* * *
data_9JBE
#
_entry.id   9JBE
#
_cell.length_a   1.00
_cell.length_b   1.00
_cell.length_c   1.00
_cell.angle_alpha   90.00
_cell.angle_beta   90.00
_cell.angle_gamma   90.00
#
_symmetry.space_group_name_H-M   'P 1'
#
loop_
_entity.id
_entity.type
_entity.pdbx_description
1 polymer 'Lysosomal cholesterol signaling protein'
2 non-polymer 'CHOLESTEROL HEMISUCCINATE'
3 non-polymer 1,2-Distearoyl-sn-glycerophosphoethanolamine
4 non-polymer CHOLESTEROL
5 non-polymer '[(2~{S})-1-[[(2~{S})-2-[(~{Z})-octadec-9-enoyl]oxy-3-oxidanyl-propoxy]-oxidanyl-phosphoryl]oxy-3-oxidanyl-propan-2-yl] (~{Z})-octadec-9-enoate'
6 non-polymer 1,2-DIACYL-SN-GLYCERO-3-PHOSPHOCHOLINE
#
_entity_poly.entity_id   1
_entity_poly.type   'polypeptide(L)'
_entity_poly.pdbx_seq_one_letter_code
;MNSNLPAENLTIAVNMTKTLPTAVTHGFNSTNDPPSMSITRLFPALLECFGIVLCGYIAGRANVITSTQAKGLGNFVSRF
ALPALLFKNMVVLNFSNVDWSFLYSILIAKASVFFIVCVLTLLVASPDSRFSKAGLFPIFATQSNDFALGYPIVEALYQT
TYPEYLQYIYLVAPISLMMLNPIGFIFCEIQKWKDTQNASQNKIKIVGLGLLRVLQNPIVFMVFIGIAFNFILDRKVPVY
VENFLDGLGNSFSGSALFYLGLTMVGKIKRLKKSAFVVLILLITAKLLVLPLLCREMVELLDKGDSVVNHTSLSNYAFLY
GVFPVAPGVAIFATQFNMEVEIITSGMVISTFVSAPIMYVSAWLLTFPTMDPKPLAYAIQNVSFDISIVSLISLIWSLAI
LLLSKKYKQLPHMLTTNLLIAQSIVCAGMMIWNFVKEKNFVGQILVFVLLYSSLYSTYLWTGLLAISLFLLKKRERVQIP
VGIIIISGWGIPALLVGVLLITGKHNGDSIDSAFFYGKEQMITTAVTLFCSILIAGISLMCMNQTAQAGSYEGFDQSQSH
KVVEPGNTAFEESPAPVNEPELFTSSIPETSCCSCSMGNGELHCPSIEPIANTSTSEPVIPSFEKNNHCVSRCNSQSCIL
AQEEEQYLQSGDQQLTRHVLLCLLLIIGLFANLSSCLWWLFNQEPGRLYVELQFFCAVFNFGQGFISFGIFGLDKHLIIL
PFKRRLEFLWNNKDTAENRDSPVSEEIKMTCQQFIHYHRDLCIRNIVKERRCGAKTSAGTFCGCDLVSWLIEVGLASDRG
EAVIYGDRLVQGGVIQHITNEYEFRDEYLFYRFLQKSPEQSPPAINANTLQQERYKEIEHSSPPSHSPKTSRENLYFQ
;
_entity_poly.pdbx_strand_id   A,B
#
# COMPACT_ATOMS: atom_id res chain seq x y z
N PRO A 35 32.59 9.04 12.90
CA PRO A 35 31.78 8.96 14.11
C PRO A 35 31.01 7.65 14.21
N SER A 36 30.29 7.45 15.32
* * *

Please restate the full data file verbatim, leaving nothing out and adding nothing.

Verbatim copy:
data_9JBE
#
_entry.id   9JBE
#
_cell.length_a   1.00
_cell.length_b   1.00
_cell.length_c   1.00
_cell.angle_alpha   90.00
_cell.angle_beta   90.00
_cell.angle_gamma   90.00
#
_symmetry.space_group_name_H-M   'P 1'
#
loop_
_entity.id
_entity.type
_entity.pdbx_description
1 polymer 'Lysosomal cholesterol signaling protein'
2 non-polymer 'CHOLESTEROL HEMISUCCINATE'
3 non-polymer 1,2-Distearoyl-sn-glycerophosphoethanolamine
4 non-polymer CHOLESTEROL
5 non-polymer '[(2~{S})-1-[[(2~{S})-2-[(~{Z})-octadec-9-enoyl]oxy-3-oxidanyl-propoxy]-oxidanyl-phosphoryl]oxy-3-oxidanyl-propan-2-yl] (~{Z})-octadec-9-enoate'
6 non-polymer 1,2-DIACYL-SN-GLYCERO-3-PHOSPHOCHOLINE
#
_entity_poly.entity_id   1
_entity_poly.type   'polypeptide(L)'
_entity_poly.pdbx_seq_one_letter_code
;MNSNLPAENLTIAVNMTKTLPTAVTHGFNSTNDPPSMSITRLFPALLECFGIVLCGYIAGRANVITSTQAKGLGNFVSRF
ALPALLFKNMVVLNFSNVDWSFLYSILIAKASVFFIVCVLTLLVASPDSRFSKAGLFPIFATQSNDFALGYPIVEALYQT
TYPEYLQYIYLVAPISLMMLNPIGFIFCEIQKWKDTQNASQNKIKIVGLGLLRVLQNPIVFMVFIGIAFNFILDRKVPVY
VENFLDGLGNSFSGSALFYLGLTMVGKIKRLKKSAFVVLILLITAKLLVLPLLCREMVELLDKGDSVVNHTSLSNYAFLY
GVFPVAPGVAIFATQFNMEVEIITSGMVISTFVSAPIMYVSAWLLTFPTMDPKPLAYAIQNVSFDISIVSLISLIWSLAI
LLLSKKYKQLPHMLTTNLLIAQSIVCAGMMIWNFVKEKNFVGQILVFVLLYSSLYSTYLWTGLLAISLFLLKKRERVQIP
VGIIIISGWGIPALLVGVLLITGKHNGDSIDSAFFYGKEQMITTAVTLFCSILIAGISLMCMNQTAQAGSYEGFDQSQSH
KVVEPGNTAFEESPAPVNEPELFTSSIPETSCCSCSMGNGELHCPSIEPIANTSTSEPVIPSFEKNNHCVSRCNSQSCIL
AQEEEQYLQSGDQQLTRHVLLCLLLIIGLFANLSSCLWWLFNQEPGRLYVELQFFCAVFNFGQGFISFGIFGLDKHLIIL
PFKRRLEFLWNNKDTAENRDSPVSEEIKMTCQQFIHYHRDLCIRNIVKERRCGAKTSAGTFCGCDLVSWLIEVGLASDRG
EAVIYGDRLVQGGVIQHITNEYEFRDEYLFYRFLQKSPEQSPPAINANTLQQERYKEIEHSSPPSHSPKTSRENLYFQ
;
_entity_poly.pdbx_strand_id   A,B
#
# COMPACT_ATOMS: atom_id res chain seq x y z
N PRO A 35 32.59 9.04 12.90
CA PRO A 35 31.78 8.96 14.11
C PRO A 35 31.01 7.65 14.21
N SER A 36 30.29 7.45 15.32